Double Twisted Chiral Nanographene

Double Twisted Chiral Nanographene

Author: ChemistryViews

Chiral nanographenes can have interesting structures and useful properties for applications, e.g., in chiral sensors. Often, helicenes are used to prepare chiral nanographenes, for example, by arranging them around an aromatic core. Helicenes are polycyclic aromatic hydrocarbons (PAHs) with a helix-like structure. In some cases, installing helicenes can lead to a twist in the (normally planar) aromatic core of the molecule. The synthesis of such twisted nanographenes, which may have interesting properties, can be challenging.

Yoshifumi Hashikawa, Kyoto University, Japan, Fenghua Bai, Chaolumen, Inner Mongolia University, Hohhot, China, and colleagues have prepared a double-twisted nanographene with a pyrene core (pictured). Pyrene is a—generally planar—PAH consisting of four fused benzene rings. The team first prepared a diphenanthrenopyrene substituted with m-terphenyl groups via a double Suzuki–Miyaura coupling. Then they used a Scholl cyclization with DDQ (2,3-dichloro-5,6-dicyano-p-benzoquinone) to close the remaining rings and obtain the desired double-twisted nanographene, which has four helical units at the periphery surrounding the pyrene core.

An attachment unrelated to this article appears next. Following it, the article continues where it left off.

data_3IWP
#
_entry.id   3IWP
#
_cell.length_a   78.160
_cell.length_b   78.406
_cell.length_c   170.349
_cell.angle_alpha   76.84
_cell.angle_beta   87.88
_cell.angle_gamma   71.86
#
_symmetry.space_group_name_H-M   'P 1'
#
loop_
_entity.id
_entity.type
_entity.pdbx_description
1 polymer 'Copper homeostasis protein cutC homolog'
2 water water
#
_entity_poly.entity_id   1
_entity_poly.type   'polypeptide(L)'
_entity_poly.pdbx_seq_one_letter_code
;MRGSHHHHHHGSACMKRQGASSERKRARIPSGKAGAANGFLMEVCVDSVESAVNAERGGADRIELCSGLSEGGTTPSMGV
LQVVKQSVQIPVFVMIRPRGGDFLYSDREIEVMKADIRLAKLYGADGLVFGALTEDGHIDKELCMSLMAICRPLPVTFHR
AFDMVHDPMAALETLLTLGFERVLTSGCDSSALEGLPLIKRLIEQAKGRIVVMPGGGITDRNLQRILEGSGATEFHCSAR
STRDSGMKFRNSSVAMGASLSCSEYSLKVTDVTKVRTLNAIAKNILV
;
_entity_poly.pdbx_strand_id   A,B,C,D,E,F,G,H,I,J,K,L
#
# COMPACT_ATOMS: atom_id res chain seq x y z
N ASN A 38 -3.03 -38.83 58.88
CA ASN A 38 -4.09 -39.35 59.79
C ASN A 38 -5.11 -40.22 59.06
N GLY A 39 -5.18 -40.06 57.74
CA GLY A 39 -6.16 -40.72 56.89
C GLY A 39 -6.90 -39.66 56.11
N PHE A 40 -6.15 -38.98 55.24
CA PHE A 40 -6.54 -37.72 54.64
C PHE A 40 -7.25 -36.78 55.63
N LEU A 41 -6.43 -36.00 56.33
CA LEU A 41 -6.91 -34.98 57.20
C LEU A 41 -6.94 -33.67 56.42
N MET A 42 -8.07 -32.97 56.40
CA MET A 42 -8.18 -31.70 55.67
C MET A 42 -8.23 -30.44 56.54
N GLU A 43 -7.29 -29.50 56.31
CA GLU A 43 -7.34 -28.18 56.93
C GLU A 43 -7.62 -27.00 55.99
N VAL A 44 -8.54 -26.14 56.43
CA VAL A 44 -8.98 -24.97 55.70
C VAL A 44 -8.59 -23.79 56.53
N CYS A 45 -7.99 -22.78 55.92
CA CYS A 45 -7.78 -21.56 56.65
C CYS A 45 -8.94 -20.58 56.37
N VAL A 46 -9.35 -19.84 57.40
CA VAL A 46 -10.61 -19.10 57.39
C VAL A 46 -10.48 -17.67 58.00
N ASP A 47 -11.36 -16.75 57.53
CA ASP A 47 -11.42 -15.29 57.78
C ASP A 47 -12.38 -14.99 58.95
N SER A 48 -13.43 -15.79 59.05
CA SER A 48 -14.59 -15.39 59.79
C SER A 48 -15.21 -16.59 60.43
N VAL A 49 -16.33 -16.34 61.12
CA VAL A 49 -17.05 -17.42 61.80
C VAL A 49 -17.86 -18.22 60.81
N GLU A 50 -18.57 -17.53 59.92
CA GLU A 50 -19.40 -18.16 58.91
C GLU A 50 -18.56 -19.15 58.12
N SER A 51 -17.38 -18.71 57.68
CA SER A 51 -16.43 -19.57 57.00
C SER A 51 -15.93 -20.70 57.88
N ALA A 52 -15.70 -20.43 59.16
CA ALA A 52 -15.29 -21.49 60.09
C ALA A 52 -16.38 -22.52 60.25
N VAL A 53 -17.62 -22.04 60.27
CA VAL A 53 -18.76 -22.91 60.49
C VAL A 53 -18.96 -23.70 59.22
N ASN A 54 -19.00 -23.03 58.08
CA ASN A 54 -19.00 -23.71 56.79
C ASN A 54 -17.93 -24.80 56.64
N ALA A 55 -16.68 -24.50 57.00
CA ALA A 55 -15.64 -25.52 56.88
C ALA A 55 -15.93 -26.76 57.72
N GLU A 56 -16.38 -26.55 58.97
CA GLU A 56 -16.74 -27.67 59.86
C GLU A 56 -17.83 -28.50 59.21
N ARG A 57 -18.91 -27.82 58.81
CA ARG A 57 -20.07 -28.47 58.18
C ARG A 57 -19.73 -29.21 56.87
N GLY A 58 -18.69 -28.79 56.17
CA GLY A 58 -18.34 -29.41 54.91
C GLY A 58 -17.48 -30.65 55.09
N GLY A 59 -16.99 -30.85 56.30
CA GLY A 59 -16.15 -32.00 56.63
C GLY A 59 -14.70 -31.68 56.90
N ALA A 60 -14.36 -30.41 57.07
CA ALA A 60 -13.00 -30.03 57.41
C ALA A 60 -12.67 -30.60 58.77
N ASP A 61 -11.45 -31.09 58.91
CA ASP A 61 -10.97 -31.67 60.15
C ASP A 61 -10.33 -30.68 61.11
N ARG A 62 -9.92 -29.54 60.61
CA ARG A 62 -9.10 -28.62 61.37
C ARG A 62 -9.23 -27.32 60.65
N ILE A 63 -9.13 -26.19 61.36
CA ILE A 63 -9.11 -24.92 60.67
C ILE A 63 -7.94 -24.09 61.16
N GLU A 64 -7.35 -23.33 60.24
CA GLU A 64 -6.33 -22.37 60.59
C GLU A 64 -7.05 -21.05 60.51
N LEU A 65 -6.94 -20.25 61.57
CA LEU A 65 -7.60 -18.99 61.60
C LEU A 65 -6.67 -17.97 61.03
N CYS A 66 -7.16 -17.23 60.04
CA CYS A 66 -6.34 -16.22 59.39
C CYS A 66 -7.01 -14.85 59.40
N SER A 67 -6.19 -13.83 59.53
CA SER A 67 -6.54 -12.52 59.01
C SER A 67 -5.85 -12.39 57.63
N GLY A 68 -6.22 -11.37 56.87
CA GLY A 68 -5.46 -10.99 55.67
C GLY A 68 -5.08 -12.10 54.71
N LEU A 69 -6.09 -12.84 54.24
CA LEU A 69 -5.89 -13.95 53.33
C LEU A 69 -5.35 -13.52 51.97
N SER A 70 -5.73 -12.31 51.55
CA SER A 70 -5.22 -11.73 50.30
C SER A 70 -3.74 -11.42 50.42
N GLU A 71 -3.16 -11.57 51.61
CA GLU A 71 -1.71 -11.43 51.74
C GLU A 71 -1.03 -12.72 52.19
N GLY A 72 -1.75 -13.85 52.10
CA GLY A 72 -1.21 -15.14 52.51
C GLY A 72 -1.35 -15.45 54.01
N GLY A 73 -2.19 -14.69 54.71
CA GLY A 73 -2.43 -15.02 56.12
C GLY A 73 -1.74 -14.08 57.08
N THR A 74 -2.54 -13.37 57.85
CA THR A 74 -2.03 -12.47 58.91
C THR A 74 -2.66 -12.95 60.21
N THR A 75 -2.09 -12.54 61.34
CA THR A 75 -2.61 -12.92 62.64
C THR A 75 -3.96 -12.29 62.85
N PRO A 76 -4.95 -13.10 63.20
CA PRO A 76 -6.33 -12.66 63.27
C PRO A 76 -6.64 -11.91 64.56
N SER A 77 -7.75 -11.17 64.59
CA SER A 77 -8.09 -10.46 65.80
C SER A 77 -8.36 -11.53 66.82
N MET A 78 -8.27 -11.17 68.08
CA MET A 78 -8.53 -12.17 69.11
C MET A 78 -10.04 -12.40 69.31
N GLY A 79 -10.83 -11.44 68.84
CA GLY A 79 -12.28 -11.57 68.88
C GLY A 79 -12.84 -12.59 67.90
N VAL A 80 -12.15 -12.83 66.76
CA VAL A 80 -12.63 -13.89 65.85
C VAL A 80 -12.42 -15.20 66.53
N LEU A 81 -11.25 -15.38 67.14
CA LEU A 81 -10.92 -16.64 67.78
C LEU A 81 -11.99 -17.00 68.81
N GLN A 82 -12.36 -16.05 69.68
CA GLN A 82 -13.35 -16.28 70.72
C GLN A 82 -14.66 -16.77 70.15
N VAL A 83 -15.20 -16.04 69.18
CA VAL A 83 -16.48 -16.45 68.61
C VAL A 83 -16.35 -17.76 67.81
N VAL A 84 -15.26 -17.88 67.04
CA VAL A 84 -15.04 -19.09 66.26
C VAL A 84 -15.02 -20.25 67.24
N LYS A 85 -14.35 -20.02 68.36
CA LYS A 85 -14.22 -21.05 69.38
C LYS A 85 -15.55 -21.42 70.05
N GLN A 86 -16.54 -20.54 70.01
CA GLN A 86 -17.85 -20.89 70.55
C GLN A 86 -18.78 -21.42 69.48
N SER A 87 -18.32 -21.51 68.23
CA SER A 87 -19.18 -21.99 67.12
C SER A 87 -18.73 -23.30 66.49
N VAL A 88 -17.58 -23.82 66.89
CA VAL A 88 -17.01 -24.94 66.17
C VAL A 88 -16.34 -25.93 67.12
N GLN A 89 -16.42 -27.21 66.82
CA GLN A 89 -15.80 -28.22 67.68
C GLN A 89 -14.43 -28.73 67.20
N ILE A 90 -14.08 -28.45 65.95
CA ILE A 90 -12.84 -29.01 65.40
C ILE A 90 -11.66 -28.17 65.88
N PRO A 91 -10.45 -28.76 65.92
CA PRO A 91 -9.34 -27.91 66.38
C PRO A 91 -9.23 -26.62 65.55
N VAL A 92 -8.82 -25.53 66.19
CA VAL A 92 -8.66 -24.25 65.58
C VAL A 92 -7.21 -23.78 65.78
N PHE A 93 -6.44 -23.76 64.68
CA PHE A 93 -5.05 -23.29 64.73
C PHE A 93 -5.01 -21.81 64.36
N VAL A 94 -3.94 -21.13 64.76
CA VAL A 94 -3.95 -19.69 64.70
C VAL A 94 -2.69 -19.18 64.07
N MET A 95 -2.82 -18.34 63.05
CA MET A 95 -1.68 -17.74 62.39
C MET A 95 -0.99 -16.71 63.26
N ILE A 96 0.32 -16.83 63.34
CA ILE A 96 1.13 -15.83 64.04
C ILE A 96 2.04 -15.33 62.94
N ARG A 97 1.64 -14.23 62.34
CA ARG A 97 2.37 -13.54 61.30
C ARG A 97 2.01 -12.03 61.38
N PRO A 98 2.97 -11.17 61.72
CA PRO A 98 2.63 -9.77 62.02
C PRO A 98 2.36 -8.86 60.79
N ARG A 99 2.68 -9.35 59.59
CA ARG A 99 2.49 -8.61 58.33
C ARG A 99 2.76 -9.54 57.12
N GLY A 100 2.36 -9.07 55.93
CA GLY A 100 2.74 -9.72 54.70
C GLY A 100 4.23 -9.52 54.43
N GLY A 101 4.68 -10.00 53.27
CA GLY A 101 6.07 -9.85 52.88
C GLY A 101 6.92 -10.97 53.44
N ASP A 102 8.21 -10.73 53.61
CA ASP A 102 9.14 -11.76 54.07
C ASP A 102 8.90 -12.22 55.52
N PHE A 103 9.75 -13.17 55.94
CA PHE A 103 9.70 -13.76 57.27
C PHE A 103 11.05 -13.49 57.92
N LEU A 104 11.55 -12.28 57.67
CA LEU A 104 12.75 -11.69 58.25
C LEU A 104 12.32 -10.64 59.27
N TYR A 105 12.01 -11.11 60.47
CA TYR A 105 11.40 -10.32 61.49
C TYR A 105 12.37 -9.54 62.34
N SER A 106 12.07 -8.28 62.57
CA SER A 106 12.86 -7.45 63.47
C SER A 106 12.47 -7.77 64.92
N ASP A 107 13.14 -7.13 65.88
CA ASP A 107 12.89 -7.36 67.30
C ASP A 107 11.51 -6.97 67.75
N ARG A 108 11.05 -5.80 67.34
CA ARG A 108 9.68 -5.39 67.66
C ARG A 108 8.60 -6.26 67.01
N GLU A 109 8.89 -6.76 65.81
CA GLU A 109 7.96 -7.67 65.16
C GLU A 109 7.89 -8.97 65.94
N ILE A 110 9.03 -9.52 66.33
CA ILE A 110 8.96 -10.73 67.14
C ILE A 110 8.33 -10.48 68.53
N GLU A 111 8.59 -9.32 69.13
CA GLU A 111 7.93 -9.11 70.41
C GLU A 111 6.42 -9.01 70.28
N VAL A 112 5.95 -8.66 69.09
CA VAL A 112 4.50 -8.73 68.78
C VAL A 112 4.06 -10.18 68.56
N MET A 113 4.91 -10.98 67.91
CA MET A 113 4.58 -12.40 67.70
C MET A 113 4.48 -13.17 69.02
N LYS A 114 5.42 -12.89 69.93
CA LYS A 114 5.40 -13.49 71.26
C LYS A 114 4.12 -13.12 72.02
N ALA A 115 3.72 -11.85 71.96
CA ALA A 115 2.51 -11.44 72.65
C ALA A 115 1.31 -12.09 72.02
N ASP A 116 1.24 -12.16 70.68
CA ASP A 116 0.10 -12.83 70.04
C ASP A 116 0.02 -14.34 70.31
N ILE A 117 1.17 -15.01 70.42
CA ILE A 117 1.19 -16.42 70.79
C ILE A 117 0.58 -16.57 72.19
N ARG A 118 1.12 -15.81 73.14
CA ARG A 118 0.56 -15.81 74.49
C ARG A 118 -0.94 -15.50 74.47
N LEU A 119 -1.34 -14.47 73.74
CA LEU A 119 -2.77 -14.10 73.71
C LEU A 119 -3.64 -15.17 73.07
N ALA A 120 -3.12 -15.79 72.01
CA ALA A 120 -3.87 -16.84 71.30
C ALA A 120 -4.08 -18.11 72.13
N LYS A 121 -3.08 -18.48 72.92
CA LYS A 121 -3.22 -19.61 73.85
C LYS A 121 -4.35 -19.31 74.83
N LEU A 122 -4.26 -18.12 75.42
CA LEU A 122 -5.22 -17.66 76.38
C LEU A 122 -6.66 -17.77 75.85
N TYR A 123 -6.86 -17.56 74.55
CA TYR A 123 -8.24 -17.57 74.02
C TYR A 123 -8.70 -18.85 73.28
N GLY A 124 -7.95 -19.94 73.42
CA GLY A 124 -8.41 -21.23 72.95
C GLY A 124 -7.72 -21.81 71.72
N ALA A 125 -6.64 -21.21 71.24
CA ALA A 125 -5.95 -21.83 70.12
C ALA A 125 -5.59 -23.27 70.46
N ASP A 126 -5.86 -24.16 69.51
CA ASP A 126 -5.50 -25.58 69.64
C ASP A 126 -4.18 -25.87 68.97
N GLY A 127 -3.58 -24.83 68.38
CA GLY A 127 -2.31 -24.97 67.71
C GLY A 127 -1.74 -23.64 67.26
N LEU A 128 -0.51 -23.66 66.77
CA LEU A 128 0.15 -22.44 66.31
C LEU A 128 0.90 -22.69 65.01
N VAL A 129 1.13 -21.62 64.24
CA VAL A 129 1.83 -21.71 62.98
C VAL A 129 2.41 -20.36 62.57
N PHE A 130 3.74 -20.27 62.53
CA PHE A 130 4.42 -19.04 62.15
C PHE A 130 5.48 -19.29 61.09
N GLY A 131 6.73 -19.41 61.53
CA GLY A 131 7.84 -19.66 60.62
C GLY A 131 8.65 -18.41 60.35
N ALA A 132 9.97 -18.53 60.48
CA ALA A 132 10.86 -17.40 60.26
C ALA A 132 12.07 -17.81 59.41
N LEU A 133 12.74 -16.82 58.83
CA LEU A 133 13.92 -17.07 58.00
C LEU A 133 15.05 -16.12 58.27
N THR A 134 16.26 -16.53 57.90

The double-twisted nanographene shows a red emission, can undergo redox processes taking up/releasing up to two electrons, and showed chiroptical responses (different interactions with left- and right-circularly polarized light) both in absorption and fluorescence. It can be chemically oxidized to give a radical cation that absorbs in the near-infrared range (NIR-I and NIR-II). According to the researchers, the contorted pyrene core of the nanographene governs its electronic nature. Thus, they point out that introducing literal twists could also lead to new chiral nanographenes with other cores.


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